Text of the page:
Now, the other part of the new amendments to UK law are worth mentioning also. It is now illegal to sell, make available or even tell people how to make any device, technique or software etc which defeats technological systems designed to protect content. That means mod chips. It wasn't actually illegal to sell mod chips before, you'd just get sued by the console maker. Now the UK is the 6th country int he UK to make it illegal.
It also means that selling DVD ripping software which is capable of decrypting DVDs is illegal as well. And CD duplication software which is capable of defeating stuff like Macrovision's Safedisc or, potentially, the new copy protected audio CDs too. Of course all of this is preposterous because as we all know, it's piss easy to get all of this software off the net for free. The main thing is that no one is allowed to profit from selling this stuff now. It's also illegal to circumvent copy protection mechanisms by using this software, free or not, but then if you're doing that it was probably illegal anyway. You wouldn't care because the chance of enforcement is nil.
The Internet is another matter. Although at present you really only stand a chance of getting one of these cease and desist letters if you're pirating movies from Sony or Time Warner. However I would expect more publishers to follow suit, the music industry to get involved and in time, even game publishers.
The days of open Net piracy look to be vanishing. This isn't really a bad thing though, is it?


  1. I read last week that this film company pressure is aimed at driving people away from public file-sharing into private file-sharing software like Nullsoft's AOL-crushed Waste project.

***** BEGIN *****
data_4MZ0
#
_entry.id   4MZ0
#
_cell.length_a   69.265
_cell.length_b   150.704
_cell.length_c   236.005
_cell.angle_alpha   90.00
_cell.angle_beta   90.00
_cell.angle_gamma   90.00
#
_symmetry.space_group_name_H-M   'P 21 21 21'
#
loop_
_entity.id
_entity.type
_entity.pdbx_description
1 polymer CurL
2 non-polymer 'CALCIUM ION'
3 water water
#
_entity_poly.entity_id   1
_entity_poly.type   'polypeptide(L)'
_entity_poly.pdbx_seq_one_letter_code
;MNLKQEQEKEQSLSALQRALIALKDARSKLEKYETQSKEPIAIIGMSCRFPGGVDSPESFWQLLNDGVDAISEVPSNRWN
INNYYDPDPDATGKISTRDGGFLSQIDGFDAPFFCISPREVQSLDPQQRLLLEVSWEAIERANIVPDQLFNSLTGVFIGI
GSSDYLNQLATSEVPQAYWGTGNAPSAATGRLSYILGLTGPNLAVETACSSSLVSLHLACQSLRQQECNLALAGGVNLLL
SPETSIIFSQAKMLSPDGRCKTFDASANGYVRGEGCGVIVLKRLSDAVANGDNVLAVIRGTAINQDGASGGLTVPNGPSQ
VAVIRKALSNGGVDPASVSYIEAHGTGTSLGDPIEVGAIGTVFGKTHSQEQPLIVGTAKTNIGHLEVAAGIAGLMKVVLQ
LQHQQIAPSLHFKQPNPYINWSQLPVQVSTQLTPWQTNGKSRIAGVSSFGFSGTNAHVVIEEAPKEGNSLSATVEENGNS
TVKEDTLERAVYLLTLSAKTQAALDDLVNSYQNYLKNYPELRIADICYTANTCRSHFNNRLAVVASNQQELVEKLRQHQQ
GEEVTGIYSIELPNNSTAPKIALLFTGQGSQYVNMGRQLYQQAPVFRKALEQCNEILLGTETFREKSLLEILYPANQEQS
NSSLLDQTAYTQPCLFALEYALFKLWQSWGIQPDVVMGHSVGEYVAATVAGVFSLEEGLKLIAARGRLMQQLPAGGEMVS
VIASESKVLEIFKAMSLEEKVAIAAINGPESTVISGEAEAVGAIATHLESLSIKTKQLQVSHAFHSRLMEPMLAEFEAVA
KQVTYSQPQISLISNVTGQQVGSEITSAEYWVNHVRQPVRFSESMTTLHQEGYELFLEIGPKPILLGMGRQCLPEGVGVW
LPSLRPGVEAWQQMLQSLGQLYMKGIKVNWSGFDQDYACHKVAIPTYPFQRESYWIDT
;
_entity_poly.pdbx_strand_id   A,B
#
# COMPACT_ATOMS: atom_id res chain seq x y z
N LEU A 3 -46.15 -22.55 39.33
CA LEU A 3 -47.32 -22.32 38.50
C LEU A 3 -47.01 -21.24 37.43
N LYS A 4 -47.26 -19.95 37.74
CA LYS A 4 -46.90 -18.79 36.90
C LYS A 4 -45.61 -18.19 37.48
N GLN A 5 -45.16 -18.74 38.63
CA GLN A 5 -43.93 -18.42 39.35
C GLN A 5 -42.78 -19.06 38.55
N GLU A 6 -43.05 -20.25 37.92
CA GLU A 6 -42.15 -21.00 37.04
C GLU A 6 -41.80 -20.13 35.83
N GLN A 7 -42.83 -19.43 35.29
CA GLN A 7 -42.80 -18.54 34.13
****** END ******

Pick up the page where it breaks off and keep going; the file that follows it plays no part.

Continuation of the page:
There are commericial offerings like BigSpeed Net and FolderShare, and homebrew ones like Paranoia.
    They all aim to keep the files you share private between you and your friends, reducing the pool of shared content to a minimum, getting things back to a manageable level of loss for them. Back to the old days of taping stuff for your mates.

  2. Absolutely yes, so there is some sense behind it. Except of course the rabid RIAA in the US actually sues kids for millions and stupid things like that, which makes their industry look terrible. Quite why the record companies sanction this behavior of their representative body is beyond me.
    The BPI, the UK version of the MPIA, is quite clear. They're not interested in appearing to be the kill-joy, they just want to cut back on the rampant public piracy. As is right and good.
    Smart folks have been running private file sharing systems for some time, we've had a DC++ hub for an absolute age although it's kind of fallen into disuse - mostly because of how easy it is to get anything you want at full speed off Bittorrent and things like that.
    We're all going to nick stuff on occasion but the respective industries doing sensible things to stop the public 'mass market' piracy is definately a good thing - same with Napster and Kazaa and music, that was never good having a system which allowed very easy, convienient mass market piracy of music. But then had these companies been wise enough to run eMusic or iTunes type services back when the demand was there, then maybe it wouldn't have become such a big issue.
    Then again, and here's the Oracle-like clincher, would the market for paid-for downloads have been there in the first place if it wasn't for the rampant easy piracy of the early days?

  3. I honestly think the market would not exist. People would still be paying £15 quid for a cd. It's a sign of the maturing market.
    I think the success of the PlayStation 2 is due to the original Playstation being a pirates dream. The market grows and moves on. I've not got a chipped PS2, but I sure had a chipped PSX.

  4. I agree with you on the former point. However I can't on the second, there's just no way that piracy on the Playstation was responsible for the mass market boom in games. Chipped PSXs wasn't exactly something your average Joe was doing.
    Although going back a bit, playground piracy was certainly responsible for the rapid rise of the 8-bit platforms which directly transformed to the 16-bit era etc.

  5. You don't know enough pikey people. I do, back where I come from, Redcar (birthplace of paedo-boxing), everyone has a chipped analogue cable box and a chipped 'station. It's the law out there in scumsville.